“Saying that this has been forced down on them by the management is not good enough. Consider the minority students – what will you say to them if there is only literature by white men on the reading list? We need to show that everybody belongs in academia, for instance by having literature written by scholars with ethnic minority backgrounds on the reading lists.”
Whiteness criticism is a term that has gained foothold within both gender research and other critical disciplines during the past thirty years. According to Sabaratnam, this type of criticism is essential for decolonising academia.
“We cannot use as a starting point that whiteness is the standard, whereas everything else differs from this norm. It is important to be open to self-criticism and whiteness criticism in order to make visible the privileges of being white.”
Decolonise gender studies
Stine Helena Bang Svendsen is a gender researcher and associate professor at Department of Teacher Education at Norwegian University of Science and Technology (NTNU). She points out that despite the fact that colonialism and racism are abstract, theoretical terms, they should be understood locally and concretely.
“We must be careful not to do what social anthropologist Marianne Gullestad called ‘to externalise’ racism. In Norway, we may believe that racism is something that happens to others elsewhere, but that is not the case. Some people consider anti-racism to be imported from the U.S. or from South Africa or other countries with a known racist history. But it is a mistake to believe that some countries or societies are exempt from this,” she says.
She has seen that some disciplines have taken the idea of decolonisation to heart. For instance, indigenous studies have made room for Sami methodology and epistemology. Gender research, a field that is strongly influenced by postcolonial theory, still has a lot to learn.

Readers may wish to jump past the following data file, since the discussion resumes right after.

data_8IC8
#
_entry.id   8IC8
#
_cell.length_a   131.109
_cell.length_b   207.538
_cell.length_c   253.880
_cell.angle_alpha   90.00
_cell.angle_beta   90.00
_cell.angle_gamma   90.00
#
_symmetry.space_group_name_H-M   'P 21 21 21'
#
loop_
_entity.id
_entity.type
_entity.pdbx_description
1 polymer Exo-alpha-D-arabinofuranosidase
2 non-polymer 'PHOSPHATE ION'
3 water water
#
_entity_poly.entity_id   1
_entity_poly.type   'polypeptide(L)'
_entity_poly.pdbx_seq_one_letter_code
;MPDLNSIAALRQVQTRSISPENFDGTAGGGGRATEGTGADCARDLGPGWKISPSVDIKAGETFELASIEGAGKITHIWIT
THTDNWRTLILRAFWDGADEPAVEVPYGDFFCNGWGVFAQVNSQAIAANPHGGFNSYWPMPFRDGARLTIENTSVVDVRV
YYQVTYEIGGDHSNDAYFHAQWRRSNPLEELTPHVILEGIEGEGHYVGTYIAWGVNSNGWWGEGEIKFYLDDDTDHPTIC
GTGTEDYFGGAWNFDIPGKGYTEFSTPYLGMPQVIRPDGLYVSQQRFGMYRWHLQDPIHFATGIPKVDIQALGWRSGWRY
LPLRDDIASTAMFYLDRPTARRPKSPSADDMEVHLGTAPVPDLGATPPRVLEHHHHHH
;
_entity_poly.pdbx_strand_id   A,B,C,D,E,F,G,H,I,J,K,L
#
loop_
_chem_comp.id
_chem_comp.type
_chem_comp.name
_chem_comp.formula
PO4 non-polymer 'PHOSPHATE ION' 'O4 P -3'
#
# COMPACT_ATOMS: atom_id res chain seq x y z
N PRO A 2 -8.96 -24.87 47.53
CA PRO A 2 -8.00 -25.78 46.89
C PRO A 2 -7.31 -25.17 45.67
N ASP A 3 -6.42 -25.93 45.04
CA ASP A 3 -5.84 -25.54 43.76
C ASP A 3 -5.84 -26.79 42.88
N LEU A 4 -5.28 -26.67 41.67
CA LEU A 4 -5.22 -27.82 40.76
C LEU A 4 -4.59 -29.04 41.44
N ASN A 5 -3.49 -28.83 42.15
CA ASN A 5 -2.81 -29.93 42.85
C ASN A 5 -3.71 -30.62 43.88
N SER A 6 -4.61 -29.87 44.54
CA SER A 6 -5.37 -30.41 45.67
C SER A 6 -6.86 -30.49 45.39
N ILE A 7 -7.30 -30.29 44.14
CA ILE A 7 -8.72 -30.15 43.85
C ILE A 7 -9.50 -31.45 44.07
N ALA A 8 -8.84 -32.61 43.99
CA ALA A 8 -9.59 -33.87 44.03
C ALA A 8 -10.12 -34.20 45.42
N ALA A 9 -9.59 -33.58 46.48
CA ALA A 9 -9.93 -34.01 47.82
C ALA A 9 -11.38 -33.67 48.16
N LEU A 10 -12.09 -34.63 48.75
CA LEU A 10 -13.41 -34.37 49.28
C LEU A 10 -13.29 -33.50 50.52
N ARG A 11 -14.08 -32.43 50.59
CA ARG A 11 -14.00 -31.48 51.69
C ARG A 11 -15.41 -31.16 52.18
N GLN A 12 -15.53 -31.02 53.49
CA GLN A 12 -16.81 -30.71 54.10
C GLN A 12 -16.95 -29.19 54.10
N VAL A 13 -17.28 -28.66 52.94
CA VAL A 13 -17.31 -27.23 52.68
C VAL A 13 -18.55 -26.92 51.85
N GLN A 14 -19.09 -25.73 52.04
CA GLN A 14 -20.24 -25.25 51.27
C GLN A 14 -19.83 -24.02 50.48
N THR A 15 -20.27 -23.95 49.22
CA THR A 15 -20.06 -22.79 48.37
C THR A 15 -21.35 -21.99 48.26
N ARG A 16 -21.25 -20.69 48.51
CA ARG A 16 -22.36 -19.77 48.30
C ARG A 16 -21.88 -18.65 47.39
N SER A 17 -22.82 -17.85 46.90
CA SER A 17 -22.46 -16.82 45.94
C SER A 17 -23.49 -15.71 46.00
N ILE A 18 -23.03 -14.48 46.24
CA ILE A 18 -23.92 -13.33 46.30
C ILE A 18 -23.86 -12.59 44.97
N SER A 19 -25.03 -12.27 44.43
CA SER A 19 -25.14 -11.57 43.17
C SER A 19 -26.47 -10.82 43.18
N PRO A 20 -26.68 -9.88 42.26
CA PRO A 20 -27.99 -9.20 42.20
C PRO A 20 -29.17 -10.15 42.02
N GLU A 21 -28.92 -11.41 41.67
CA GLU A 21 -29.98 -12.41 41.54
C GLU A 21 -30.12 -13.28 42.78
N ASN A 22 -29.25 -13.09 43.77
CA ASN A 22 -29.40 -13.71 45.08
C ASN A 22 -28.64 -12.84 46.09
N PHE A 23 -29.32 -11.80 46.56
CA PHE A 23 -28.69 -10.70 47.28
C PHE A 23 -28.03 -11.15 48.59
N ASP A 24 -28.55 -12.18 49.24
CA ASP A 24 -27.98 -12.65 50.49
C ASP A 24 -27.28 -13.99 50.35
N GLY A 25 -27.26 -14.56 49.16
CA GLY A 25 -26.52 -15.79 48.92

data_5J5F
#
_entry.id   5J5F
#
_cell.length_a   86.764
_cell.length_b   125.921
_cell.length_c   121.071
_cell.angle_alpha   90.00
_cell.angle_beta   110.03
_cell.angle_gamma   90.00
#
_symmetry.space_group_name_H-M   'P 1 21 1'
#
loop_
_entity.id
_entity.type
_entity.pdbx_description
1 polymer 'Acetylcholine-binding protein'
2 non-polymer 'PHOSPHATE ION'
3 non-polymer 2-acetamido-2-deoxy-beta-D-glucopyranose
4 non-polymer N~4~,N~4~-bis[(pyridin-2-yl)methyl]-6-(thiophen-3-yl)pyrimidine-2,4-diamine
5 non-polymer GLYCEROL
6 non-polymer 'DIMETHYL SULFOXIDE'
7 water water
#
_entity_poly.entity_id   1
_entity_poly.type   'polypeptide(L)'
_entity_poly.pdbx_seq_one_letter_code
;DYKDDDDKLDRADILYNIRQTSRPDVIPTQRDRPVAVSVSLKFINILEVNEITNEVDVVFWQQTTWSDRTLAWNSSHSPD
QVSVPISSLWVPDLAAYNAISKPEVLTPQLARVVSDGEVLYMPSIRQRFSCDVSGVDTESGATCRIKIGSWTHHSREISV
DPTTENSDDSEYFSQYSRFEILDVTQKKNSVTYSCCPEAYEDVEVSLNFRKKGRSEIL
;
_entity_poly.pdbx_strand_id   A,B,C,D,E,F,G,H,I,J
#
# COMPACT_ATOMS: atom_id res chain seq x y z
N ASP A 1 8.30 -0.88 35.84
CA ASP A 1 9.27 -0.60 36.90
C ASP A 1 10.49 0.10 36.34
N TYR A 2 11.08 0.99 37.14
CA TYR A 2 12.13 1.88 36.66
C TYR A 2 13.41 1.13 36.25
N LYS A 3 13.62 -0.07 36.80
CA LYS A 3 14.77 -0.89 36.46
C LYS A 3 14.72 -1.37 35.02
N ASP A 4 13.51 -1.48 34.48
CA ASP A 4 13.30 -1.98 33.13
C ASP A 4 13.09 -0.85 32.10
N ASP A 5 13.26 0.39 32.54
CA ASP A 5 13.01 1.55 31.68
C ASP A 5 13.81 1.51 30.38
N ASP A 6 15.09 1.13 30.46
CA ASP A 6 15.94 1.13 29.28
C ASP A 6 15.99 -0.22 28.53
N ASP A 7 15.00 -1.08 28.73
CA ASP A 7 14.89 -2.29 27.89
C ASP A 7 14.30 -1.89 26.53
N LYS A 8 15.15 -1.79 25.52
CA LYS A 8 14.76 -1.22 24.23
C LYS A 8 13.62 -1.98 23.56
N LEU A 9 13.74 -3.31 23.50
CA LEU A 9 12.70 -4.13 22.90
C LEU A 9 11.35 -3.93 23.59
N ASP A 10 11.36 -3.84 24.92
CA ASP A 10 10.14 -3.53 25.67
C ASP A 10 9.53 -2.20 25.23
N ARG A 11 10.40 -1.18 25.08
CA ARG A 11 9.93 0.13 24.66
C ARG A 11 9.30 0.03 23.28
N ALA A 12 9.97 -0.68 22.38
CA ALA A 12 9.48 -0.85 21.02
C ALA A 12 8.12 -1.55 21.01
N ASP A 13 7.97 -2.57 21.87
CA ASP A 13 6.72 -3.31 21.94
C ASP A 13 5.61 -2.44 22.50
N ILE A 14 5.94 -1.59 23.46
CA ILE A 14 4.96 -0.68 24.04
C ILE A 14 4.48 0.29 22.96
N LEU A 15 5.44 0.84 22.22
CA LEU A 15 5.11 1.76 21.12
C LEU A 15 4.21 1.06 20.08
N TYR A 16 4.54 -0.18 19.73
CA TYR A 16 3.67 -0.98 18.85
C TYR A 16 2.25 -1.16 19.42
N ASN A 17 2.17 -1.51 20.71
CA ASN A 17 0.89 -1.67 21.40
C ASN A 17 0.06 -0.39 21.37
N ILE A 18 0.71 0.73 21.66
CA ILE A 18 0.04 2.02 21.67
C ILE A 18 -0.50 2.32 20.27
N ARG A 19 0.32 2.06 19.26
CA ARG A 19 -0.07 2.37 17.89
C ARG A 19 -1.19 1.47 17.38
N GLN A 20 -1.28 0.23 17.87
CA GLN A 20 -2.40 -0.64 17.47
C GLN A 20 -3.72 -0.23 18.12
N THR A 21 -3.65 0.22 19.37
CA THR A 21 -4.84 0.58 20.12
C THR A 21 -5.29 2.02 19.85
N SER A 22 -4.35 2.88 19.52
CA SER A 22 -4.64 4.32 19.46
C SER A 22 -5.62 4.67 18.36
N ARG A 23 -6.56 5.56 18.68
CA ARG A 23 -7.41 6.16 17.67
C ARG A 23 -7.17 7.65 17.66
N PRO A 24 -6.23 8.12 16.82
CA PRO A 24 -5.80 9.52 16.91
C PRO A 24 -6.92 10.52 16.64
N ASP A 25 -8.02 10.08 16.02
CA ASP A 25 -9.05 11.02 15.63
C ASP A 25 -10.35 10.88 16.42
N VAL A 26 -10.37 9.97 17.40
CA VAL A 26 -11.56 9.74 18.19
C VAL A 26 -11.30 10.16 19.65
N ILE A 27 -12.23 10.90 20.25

“When Norwegian researchers tell the story about the development of the Norwegian feminist movement, the bourgeois feminism is described in detail, but the Sami feminist movements have been forgotten. This contributes to a construction of feminism as something western and Norwegian.”
“The growth of the feminist movement is an important part of the history of gender studies. The fact that the organisation of Sami women was excluded from the Norwegian feminist movement demonstrates that there are traces of colonialism also within gender studies.”
We do not normally think of Norway as a colonial power, but Norwegians took an active part in the colonial rule of the Danish West Indies when we were under Denmark in the 17 and 1800s. More importantly, the Norwegian domination of the Sami population and their territories is a Norwegian colonial history in itself. According to Bang Svendsen, this should be better emphasised in Norwegian universities.
“The colonial ignorance is most obvious when it comes to the Sami population in Norway. There is, for instance, far too little focus on South Sami life and culture at NTNU, despite the fact that the university’s largest campus is placed within the South Sami territory Trondheim.”
Non-western criticism of gender research
Bang Svendsen also thinks that the colonial legacy is part of something more fundamental within the field of gender studies.
“The coloniality lies within the very core of the discipline.”
“More concretely, I think that as gender researchers we should investigate the term ‘gender’ itself.”
She points to Maria Lugones, who in her work The coloniality of gender criticises the term ‘gender’ for being colonial and for originating in a bourgeois, western, white culture.
“We should let our students read non-western criticism of gender research. Oyeronke Oyewumi is already on the reading lists, but Lugones’ criticism should also be included.”
Oyewumi became known for her post-colonial criticism of western science, particularly science relating to Africa. She offers an African perspective on feminism and gender, and thus demonstrates how the discipline has been constructed within a western framework of understanding.
“Gender is a colonial concept. We have to realise the cultural specificity in our understanding of gender,” Bang Svendsen explains.
As a teacher, she finds this particularly important.
“I think this may explain some of the conflicts we experience in the class room. Why do discussions on gender become problematic for diversely racialised students? Perhaps it has to do with our different basic understandings of gender.”